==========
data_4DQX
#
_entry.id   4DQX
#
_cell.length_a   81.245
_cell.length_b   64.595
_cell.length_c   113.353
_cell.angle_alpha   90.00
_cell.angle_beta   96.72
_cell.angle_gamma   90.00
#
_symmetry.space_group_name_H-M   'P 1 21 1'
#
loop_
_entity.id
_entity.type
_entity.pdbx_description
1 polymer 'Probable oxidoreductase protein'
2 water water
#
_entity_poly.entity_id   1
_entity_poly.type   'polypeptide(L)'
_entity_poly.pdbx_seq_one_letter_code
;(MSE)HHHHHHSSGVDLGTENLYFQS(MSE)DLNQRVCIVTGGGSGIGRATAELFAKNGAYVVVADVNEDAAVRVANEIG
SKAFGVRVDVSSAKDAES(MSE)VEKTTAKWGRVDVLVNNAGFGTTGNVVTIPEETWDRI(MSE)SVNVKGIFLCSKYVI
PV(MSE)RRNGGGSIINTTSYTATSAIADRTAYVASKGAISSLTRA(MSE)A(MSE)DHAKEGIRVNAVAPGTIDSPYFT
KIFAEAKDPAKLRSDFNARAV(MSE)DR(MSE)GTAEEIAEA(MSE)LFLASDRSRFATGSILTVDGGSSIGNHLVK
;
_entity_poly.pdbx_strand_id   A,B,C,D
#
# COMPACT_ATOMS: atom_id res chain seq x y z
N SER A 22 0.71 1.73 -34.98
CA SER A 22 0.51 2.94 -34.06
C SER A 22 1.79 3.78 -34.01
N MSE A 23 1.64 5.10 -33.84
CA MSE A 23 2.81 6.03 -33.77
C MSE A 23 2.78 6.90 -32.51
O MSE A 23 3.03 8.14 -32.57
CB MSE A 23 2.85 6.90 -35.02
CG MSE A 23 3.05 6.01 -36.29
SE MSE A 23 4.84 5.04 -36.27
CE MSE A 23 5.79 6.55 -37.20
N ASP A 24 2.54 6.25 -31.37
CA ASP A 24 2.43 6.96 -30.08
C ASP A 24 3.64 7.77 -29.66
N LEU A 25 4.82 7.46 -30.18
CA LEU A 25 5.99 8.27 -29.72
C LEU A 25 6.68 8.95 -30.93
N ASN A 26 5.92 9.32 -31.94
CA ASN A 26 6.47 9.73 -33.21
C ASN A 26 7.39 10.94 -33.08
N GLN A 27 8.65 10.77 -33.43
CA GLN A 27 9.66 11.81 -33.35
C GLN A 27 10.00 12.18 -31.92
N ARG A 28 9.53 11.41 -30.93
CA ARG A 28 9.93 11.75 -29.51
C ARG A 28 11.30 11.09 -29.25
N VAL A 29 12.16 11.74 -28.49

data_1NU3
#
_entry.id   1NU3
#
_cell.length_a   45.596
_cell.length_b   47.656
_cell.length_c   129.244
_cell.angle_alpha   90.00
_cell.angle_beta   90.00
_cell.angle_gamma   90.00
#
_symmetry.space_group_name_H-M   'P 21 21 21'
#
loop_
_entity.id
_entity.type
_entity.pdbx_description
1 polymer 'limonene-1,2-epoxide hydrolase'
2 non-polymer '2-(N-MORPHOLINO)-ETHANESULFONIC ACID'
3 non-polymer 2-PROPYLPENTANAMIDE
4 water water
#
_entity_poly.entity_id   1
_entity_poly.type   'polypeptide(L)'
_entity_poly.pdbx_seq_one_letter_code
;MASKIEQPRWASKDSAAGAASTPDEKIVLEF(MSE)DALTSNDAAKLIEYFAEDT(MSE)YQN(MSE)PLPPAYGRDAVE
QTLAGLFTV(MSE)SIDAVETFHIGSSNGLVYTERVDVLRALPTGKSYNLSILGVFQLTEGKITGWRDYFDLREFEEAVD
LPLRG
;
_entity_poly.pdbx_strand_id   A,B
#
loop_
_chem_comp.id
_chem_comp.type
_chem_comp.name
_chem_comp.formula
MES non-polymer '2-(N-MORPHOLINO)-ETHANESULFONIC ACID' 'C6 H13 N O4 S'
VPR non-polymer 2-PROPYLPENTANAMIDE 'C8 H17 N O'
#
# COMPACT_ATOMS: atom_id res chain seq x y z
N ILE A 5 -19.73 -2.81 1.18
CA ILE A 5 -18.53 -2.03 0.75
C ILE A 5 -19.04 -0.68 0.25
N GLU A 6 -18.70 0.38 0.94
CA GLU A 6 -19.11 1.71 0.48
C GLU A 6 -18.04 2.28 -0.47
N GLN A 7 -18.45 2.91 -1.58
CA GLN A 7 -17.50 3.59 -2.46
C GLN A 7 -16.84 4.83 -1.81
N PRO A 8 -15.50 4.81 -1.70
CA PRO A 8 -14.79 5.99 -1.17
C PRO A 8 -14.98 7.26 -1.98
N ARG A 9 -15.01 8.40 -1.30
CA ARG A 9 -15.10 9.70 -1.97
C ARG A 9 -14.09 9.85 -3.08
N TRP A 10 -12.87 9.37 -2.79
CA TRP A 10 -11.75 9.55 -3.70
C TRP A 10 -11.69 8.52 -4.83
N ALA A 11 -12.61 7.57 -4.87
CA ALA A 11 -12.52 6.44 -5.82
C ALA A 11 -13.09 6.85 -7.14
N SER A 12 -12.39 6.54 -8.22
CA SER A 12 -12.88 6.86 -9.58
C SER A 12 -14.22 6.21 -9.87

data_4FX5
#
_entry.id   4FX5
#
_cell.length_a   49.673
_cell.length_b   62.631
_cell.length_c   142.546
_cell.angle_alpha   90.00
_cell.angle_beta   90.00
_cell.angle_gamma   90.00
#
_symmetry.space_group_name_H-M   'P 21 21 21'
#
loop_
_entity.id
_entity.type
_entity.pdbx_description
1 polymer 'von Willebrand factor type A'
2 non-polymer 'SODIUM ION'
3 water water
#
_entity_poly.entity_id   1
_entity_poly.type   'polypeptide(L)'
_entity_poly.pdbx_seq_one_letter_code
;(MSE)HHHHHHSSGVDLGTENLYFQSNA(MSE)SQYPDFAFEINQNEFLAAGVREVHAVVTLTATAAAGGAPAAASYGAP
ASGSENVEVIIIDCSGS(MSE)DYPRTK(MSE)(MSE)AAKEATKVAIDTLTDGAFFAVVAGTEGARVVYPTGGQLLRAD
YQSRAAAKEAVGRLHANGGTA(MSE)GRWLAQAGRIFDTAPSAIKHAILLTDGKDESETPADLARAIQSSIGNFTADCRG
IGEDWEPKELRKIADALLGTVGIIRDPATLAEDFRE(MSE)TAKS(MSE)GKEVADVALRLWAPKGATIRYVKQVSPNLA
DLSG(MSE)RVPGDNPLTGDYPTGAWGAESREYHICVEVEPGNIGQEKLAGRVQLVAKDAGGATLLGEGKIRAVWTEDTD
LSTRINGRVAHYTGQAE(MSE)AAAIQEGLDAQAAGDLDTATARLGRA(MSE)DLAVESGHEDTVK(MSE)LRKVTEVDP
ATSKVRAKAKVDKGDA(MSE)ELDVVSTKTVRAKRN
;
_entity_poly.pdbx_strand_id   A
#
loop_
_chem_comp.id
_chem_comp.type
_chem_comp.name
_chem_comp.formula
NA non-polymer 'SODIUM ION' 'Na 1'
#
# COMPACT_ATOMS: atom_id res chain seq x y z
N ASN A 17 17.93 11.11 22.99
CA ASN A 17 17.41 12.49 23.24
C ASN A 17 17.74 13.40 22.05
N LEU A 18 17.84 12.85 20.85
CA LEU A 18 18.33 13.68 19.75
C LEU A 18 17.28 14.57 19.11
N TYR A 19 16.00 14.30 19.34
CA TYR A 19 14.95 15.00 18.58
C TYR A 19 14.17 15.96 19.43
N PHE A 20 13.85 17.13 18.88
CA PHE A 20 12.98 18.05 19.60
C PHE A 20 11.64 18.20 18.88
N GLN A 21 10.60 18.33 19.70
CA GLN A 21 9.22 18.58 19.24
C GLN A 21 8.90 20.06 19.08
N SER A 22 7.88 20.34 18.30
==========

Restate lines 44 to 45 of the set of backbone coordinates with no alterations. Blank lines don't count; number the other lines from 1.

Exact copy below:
CA ASP A 24 2.43 6.96 -30.08
C ASP A 24 3.64 7.77 -29.66